The Consequences of Actions
Adam suffers when Hetty sins and goes to prison, for he knows “it can never be undone (Chpt. 41, p. 424).” Arthur only begins to understand “the irrevocableness of his own wrongdoing”(Chpt. 29, p. 313) after Adam sees him with Hetty and knocks him down. The physical blow makes him see, “Adam could receive no amends; his suffering could not be cancelled” (Chpt. 29, p. 313). This refers to the fact that Arthur knows he has already deflowered the bride that Adam had been hoping for. In fact, the consequences have not yet reached their worst limit. Like a stone thrown in a pond, the ripples move out and out and affect the whole pond. Mr. Irwine tries to explain to Adam how “The evil consequences that may lie folded in a single act of selfish indulgence” (Chpt. 41, p. 424) affect more than the single person. Adam’s desire to revenge Hetty’s wrong on Arthur is part of the evil and could be a seed of further evil.
Where does it start and where does it stop? Eliot is the psychologist who tracks wrongdoing and its consequences from the innermost thought to the external result. Arthur’s desire for Hetty and the seduction take place in spring and summer of one year. The results last a lifetime. Arthur creates the tragedy step by step. His illusion is that he can stop the momentum somewhere in its trajectory.
First, he believes he can control the impulse through good intentions; then by leaving town; then by confession. When he can’t control the impulse, then he will control the extent of the action: he will just give Hetty a present; he will just give her a kiss, and so on. His lack of control over himself is always excused with the thought that if he can’t avoid the wrong, at least he can make up for it. He will give money, favors, something to make amends. His greatest suffering is that he never can undo the wrong to Hetty, and he can never make up for it. She dies. Arthur is not bad, but he is a mushy thinker and does not understand what the more scientific narrator knows about the laws of cause and effect: they operate in the physical realm, and in the moral realm.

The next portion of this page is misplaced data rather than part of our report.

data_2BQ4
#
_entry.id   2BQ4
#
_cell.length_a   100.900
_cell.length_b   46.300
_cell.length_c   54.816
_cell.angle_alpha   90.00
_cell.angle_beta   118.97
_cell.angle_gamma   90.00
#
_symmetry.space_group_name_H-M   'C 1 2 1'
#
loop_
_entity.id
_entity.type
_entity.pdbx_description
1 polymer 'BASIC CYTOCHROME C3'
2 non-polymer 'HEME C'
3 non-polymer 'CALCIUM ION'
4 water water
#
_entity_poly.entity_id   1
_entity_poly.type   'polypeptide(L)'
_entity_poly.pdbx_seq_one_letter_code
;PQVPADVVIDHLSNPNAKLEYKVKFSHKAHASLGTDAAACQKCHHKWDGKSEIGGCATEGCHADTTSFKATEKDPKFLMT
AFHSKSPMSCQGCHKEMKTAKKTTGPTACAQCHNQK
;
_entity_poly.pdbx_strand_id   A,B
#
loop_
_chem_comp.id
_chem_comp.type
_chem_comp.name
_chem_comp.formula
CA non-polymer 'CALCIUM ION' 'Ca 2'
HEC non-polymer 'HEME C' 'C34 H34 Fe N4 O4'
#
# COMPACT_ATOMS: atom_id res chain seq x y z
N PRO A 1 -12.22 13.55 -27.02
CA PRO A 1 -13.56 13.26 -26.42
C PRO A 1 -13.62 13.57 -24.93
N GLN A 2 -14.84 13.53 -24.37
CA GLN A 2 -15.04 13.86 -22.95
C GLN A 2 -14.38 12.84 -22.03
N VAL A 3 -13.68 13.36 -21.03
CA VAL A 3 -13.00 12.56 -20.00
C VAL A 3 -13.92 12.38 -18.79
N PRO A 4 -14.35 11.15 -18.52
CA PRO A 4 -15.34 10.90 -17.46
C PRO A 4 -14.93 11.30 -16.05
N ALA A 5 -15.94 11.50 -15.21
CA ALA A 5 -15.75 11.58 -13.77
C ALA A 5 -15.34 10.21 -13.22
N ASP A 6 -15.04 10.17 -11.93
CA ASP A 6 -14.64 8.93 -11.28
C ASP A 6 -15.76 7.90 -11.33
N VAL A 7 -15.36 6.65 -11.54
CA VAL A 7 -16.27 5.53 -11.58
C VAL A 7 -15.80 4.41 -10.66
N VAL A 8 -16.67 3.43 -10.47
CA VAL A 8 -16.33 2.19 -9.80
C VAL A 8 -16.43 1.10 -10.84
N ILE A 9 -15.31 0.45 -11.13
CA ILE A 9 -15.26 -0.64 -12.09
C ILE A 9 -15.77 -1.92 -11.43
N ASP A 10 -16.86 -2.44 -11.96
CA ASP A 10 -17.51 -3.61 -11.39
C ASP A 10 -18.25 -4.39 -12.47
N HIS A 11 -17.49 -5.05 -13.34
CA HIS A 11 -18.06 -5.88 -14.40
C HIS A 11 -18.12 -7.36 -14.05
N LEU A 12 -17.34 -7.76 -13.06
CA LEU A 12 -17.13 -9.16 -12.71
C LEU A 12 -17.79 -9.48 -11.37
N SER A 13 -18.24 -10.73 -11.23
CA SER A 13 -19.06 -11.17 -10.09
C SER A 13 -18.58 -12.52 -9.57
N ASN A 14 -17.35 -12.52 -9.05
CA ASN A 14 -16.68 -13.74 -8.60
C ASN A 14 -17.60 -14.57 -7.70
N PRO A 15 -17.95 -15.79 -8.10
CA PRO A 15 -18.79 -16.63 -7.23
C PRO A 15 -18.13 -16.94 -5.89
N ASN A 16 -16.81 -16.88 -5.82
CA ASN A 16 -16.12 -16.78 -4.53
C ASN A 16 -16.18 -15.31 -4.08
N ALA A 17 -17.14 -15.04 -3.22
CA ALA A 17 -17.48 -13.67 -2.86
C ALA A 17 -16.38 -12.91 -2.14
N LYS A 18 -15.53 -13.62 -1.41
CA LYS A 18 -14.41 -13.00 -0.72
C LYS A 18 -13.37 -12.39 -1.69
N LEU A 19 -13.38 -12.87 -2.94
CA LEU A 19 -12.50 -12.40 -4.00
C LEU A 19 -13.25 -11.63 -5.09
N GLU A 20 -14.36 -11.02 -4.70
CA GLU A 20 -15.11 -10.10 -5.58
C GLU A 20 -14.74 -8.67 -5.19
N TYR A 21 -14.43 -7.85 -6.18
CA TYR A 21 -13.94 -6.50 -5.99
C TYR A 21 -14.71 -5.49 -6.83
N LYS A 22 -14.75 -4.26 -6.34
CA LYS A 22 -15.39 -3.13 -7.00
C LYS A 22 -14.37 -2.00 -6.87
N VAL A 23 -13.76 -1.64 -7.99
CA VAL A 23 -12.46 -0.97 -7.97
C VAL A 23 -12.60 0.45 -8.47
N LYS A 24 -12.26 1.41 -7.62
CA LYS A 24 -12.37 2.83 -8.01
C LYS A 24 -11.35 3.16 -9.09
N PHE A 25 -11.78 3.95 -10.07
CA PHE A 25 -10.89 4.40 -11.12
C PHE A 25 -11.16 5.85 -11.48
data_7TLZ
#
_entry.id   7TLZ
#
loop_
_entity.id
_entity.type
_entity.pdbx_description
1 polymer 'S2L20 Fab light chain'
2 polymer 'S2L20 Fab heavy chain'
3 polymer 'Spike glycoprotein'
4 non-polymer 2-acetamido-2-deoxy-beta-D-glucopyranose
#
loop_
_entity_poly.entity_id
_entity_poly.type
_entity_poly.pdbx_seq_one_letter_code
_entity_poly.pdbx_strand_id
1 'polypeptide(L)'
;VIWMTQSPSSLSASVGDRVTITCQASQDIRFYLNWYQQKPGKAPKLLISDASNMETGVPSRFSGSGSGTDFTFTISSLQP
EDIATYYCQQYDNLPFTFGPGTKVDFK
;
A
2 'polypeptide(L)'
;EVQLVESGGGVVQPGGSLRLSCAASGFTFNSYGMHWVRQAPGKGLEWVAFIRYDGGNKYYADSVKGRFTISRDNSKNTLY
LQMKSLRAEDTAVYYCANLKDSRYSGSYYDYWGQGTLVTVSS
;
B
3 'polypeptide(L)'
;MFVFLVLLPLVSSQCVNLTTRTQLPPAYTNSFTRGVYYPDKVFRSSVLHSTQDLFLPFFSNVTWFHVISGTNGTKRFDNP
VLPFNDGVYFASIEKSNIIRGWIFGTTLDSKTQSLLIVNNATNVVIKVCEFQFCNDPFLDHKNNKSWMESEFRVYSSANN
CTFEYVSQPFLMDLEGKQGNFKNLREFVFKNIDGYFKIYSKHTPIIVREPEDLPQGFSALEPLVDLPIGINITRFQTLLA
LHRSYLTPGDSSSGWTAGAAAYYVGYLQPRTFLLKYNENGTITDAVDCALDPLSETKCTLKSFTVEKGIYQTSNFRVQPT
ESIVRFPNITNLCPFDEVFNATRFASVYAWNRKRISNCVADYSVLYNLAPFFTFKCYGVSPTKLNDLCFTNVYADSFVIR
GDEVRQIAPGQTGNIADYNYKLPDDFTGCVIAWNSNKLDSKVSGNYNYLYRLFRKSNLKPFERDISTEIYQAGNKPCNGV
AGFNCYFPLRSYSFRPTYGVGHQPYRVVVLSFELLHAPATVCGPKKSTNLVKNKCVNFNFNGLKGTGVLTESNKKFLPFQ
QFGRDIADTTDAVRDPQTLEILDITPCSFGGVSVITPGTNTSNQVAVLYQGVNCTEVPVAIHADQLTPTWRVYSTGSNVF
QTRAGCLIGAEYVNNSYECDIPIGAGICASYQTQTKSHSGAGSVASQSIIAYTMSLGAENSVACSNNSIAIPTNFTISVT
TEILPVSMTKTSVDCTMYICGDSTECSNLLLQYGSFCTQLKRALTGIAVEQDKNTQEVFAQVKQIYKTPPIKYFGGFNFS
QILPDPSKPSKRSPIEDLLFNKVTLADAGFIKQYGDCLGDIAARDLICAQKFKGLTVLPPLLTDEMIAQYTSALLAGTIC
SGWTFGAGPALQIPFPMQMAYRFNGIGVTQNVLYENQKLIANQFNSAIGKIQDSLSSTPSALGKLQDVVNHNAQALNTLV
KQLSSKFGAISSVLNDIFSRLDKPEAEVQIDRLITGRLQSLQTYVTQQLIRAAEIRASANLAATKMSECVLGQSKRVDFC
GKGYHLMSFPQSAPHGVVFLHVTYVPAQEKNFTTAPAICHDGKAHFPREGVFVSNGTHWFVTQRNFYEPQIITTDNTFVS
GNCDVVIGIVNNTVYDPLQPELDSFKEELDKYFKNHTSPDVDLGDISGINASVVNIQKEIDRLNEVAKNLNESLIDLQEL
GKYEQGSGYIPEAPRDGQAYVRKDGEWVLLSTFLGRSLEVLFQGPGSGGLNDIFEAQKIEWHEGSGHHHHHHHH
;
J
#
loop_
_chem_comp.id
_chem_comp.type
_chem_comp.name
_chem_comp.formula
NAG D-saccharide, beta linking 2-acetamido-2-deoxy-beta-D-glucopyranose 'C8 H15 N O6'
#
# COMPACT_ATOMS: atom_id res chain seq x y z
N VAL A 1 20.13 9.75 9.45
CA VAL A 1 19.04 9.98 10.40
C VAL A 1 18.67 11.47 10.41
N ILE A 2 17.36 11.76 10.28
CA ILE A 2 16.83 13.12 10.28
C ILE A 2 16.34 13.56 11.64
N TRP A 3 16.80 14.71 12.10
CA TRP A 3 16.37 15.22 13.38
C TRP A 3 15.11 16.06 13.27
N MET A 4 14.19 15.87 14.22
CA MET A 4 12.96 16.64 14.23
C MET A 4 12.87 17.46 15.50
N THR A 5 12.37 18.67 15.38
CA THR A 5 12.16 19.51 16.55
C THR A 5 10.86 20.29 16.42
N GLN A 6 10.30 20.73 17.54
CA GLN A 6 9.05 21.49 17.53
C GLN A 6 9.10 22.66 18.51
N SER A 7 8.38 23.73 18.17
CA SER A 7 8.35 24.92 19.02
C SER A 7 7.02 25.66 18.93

Eliot is not exactly a fatalist. She does believe in free will. Adam was able to reject his desire for revenge before it got out of hand. In Arthur’s case, however, she presents the slippery slope of the weak person’s fall. Each step makes the person less and less capable of withdrawing: “There is a terrible coercion in our deeds which may first turn the honest man into a deceiver, and then reconcile him to the change; for this reason—that the second wrong presents itself to him in the guise of the only practicable right” (Chpt. 29, p. 315).
Higher Human Nature and the Mystery of Love